Given that Halloween fell between two episodes of Hotel, it makes sense that two episodes would have a Halloween theme.
The first of them was actually pretty good, blocking out some of the noise of the extraneous storylines. They will presumably need to be revisited this time around, but that’s okay because it finally feels like the series has some clue where it’s going.
Part of American Horror Story‘s unique charm — not limited to Hotel — is that they start filming before they’ve actually finished writing it. So when it seems a bit lost, it sort of is. But then again, that’s what makes it one of the most interesting shows on TV.
There is a proud tradition of American Horror Story Halloween episodes, right from Murder House. It make sense that this is the time that the series pulls out its A-grade material, drawing on the Halloween culture.
So what does Hotel have to offer?
Hopefully, a little cohesion. It would be churlish to deny that things have been improving since a rather flat and lacklustre opening episode, but we’re still a long way behind the expectations that four preceding series have set.
If the first episode of American Horror Story Hotel felt flat, which it did, then the second at least felt a bit more like the series we know and love.
There were always going to be a few teething pains this time around, really. Though the anthology nature of the show allows a world of inter-season flexibility, Jessica Lange had established herself as the mainstay from the very first outing. Finding a rhythm that works without her was always going to be a tough challenge.
Thusfar I don’t see Lady Gaga as her replacement. That’s not to say that she’s doing a bad job, far from it, but she doesn’t yet have the confidence to carry the series on her own. In that respect we’re going to need a greater sharing of the weight amongst the stellar and experienced cast.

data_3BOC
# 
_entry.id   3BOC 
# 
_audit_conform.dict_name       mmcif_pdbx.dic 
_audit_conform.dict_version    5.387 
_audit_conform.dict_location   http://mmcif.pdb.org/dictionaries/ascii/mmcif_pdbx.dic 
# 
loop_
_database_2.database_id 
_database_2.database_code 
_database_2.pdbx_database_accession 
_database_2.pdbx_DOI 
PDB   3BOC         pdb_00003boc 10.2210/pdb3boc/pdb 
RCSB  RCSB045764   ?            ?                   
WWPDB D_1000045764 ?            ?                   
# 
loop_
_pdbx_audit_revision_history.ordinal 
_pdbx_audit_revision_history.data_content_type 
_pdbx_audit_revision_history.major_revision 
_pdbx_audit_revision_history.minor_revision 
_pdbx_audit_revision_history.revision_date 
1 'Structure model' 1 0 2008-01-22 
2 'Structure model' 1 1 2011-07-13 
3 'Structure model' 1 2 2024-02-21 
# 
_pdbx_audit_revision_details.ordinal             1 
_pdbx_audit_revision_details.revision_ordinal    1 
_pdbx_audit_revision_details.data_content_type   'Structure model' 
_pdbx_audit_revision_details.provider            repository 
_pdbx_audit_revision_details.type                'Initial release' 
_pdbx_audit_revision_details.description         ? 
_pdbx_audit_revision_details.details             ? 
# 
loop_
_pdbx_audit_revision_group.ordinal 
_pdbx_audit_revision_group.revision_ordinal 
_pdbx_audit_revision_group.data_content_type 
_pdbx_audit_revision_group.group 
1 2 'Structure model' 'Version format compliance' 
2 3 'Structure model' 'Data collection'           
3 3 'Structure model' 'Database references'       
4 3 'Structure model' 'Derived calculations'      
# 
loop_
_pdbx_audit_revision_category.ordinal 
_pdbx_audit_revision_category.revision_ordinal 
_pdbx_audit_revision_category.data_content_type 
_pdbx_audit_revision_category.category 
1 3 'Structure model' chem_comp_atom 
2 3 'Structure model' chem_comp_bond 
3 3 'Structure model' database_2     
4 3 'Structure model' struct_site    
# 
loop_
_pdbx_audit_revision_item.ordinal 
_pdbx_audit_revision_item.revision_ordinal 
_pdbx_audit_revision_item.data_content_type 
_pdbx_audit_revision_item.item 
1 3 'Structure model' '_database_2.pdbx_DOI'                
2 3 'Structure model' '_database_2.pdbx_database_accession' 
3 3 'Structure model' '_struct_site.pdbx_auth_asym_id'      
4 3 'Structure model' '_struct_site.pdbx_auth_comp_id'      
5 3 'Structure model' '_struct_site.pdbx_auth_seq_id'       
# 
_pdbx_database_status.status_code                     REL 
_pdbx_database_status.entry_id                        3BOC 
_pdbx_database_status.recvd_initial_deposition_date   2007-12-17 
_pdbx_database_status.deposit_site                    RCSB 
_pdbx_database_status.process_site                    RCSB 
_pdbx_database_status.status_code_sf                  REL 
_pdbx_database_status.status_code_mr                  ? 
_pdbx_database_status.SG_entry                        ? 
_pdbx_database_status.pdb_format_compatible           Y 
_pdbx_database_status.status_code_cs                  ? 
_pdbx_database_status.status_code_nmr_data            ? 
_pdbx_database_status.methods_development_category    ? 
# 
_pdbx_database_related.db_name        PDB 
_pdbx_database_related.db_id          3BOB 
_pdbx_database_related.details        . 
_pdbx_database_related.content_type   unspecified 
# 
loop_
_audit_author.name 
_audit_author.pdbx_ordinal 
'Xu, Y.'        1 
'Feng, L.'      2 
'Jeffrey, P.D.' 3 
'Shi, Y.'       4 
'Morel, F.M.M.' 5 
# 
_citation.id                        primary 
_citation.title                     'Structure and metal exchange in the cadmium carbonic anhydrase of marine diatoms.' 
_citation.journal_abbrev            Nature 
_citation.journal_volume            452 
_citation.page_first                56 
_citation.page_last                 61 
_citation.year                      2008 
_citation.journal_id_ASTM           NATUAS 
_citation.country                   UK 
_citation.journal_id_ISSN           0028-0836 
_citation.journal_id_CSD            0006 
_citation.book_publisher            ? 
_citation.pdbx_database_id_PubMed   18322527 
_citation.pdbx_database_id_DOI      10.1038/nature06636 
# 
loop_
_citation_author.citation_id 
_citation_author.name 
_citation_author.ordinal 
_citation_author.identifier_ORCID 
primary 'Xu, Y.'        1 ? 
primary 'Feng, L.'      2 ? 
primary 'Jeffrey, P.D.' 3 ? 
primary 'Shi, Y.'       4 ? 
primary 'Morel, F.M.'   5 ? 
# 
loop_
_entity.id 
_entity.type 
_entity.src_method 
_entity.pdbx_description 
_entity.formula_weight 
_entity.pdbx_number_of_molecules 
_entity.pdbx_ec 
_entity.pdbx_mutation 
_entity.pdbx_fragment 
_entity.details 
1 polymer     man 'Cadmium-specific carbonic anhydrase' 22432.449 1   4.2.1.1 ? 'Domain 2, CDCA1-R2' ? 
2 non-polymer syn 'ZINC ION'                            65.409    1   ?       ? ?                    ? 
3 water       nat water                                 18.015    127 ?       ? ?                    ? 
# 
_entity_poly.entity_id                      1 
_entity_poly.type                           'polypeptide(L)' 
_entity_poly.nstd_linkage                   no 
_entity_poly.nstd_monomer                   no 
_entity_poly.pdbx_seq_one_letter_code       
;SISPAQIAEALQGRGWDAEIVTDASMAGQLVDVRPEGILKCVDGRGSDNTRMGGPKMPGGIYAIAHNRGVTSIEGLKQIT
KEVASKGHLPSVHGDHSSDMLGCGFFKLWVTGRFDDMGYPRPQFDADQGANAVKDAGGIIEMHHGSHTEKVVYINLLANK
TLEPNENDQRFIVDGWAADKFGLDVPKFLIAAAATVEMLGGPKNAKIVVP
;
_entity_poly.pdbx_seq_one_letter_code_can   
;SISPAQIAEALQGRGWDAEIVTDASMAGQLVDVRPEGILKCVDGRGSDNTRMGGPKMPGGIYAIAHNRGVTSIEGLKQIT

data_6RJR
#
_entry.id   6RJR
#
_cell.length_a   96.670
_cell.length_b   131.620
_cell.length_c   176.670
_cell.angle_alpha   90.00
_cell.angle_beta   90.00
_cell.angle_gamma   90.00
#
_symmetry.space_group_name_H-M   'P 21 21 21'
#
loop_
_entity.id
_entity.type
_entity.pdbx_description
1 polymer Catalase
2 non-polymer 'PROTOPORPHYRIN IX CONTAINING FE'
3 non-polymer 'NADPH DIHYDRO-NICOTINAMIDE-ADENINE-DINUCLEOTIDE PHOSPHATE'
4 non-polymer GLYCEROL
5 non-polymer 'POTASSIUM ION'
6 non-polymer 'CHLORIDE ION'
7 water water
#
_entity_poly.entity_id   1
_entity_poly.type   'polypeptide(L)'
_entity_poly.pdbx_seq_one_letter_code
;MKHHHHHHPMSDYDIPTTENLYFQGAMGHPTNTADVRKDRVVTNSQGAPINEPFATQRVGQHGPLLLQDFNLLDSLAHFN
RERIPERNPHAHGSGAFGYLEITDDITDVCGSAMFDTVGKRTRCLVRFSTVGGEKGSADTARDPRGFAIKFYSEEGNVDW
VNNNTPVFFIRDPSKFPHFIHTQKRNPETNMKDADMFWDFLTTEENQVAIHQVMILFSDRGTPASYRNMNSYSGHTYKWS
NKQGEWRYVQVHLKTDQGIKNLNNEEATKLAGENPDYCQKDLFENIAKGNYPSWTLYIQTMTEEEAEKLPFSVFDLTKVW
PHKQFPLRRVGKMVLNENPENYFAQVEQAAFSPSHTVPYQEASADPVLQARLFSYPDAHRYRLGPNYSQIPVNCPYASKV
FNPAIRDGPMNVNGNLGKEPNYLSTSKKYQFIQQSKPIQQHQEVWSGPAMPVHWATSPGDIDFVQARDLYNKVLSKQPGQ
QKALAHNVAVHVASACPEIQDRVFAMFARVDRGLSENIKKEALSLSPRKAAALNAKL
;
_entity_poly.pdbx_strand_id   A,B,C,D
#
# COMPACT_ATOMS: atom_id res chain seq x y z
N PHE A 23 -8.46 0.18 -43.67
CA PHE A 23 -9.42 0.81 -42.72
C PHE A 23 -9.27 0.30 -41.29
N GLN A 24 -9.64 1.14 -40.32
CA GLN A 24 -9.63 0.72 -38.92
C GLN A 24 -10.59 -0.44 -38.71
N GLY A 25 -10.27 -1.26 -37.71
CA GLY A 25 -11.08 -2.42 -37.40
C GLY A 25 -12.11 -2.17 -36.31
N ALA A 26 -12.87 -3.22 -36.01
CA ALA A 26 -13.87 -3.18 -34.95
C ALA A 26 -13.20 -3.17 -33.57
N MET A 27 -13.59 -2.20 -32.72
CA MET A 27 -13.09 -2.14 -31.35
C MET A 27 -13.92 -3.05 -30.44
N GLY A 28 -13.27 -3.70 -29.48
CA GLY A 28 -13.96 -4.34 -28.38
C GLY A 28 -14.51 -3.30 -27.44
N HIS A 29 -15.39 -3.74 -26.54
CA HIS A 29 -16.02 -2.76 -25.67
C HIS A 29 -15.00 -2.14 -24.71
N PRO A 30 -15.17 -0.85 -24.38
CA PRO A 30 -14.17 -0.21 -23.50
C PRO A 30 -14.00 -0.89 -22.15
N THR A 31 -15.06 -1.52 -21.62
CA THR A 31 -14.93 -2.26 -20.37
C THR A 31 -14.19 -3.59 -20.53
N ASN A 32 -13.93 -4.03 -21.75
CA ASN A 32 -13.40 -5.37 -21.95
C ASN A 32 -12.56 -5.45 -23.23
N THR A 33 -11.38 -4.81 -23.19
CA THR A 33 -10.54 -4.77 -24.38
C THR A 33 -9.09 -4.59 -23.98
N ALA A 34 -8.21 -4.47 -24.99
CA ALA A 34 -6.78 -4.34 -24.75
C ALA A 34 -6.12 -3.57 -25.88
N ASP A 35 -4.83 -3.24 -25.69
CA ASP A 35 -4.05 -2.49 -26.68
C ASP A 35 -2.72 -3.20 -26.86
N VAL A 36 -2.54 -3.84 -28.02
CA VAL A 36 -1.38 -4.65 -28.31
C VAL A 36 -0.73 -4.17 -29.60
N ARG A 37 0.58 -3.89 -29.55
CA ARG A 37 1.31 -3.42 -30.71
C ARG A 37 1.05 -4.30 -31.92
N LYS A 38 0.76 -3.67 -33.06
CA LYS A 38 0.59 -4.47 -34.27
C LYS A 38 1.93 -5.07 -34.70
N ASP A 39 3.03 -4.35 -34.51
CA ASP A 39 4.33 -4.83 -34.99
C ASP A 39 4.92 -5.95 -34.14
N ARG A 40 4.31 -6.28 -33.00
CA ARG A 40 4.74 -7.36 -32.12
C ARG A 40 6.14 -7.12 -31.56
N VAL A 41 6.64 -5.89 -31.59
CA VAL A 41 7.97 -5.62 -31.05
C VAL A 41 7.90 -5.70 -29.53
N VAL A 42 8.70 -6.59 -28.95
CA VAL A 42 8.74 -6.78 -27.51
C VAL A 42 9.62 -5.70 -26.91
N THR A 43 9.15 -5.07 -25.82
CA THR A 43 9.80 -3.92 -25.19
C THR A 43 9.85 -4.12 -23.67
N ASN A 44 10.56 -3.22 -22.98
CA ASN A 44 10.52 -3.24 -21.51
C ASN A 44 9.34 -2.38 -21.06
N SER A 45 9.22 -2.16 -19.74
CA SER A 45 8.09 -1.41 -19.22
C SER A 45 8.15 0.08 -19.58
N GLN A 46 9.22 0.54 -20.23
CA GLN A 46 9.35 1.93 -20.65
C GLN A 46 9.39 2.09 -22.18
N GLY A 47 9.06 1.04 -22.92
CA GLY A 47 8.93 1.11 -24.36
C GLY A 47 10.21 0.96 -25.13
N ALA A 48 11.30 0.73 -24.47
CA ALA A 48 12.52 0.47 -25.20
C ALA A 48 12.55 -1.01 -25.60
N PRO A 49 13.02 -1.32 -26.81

Which isn’t a problem, it’s just that the writers need to start giving them the chance to do so.
American Horror Story is all about the big bang. Not necessarily loud, but it should hit you in the gut like a sledgehammer. It’s not altogether encouraging, then, that the opening episode of Hotel felt a little…weak.
The pieces were all there, particularly the aesthetics, which I have to say showed an attention to detail. But there was little in the way of overarching plot linking it together. Really, it felt like a lot of glamorous and good-looking people simply moving around in front of some amazing sets.
And that is just not what American Horror Story is about. True enough, it has those facets. It uses them for dramatic effect and to dress the window, but the importance is that window reflecting onto the darknesses of the human soul.
The second episode remembering that fact would be very welcome.
So it’s back. It seems a bit weird to think of Hotel as American Horror Story‘s fifth season, perhaps due to the anthology style approach it takes, meaning that although the series’ are interconnected (Apparently… -Ed) they don’t follow on from each other and the reappearing actors and actresses play completely different roles.
But Hotel is going to be different. Season four, Freak Show, was Jessica Lange’s last. Since the start she had been the mainstay of the series, with a succession of commanding and show-stealing performances. Now, without her, it looks like Lady Gaga of all people is taking her place.
Now, Lange’s are big shoes to fill. And I’m genuinely not sure that Gaga has the acting skill to match it. Or even the vocal talents.